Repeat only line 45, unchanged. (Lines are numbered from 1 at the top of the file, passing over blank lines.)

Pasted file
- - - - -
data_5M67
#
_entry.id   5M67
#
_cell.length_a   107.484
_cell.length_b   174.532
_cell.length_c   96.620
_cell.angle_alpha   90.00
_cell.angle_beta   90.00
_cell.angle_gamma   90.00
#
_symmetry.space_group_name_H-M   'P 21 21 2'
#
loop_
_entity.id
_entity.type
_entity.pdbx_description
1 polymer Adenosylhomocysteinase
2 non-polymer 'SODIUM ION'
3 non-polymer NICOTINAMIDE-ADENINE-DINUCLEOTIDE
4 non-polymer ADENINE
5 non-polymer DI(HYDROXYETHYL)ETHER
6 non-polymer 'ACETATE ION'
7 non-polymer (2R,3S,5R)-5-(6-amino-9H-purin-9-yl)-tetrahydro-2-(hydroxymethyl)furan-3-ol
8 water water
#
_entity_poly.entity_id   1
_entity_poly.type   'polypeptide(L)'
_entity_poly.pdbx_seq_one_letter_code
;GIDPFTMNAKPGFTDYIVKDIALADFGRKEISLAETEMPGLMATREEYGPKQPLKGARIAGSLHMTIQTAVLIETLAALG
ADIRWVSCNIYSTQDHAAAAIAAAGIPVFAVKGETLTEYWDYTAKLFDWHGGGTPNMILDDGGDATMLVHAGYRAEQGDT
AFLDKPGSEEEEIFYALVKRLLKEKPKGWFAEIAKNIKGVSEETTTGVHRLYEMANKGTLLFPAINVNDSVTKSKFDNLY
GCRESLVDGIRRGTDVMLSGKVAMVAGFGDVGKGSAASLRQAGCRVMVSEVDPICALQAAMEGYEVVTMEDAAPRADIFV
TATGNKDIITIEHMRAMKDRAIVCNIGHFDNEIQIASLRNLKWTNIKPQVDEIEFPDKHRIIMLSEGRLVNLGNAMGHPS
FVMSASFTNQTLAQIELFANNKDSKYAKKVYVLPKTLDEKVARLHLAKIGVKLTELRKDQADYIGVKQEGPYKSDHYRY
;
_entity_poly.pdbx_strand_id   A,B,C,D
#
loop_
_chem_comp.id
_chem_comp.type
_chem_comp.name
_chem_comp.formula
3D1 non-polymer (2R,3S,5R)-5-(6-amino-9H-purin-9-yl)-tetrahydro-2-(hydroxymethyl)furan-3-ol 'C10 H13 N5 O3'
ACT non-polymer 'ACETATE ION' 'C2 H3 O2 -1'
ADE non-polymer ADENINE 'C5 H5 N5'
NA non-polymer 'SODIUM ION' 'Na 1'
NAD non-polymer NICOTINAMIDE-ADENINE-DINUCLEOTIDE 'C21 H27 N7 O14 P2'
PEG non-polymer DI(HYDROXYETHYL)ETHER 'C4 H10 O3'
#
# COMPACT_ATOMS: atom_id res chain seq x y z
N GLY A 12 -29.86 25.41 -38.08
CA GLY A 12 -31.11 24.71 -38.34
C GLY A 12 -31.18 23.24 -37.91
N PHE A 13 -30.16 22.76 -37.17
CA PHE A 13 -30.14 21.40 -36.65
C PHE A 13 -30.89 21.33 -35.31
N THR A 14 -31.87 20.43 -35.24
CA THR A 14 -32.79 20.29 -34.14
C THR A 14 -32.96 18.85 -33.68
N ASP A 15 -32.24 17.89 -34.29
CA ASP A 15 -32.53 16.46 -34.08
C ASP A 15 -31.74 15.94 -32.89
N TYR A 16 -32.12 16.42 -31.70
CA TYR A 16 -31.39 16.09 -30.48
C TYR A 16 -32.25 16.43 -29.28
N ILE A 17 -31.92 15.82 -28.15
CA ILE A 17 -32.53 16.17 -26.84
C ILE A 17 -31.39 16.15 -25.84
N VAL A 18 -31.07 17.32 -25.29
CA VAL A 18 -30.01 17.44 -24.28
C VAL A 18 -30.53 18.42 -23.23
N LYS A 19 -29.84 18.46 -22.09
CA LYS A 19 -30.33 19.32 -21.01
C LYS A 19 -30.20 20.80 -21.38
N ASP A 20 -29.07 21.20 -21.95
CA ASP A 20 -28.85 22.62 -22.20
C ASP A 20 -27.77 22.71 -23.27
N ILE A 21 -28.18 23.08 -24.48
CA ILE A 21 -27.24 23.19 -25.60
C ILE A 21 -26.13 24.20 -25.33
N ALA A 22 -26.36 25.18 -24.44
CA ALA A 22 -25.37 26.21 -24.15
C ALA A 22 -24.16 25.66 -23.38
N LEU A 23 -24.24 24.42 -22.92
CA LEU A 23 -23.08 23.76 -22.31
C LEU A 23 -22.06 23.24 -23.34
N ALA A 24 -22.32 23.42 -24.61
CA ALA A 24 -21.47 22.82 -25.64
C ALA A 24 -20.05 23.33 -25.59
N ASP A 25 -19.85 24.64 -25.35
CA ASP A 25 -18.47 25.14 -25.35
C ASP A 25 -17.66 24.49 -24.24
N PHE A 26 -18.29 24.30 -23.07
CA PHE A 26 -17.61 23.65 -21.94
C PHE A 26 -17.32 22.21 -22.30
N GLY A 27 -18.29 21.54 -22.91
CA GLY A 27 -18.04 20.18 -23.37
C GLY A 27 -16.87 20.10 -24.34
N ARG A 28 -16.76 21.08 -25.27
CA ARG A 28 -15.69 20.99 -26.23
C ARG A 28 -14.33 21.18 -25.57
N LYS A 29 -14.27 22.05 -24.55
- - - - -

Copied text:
ACT non-polymer 'ACETATE ION' 'C2 H3 O2 -1'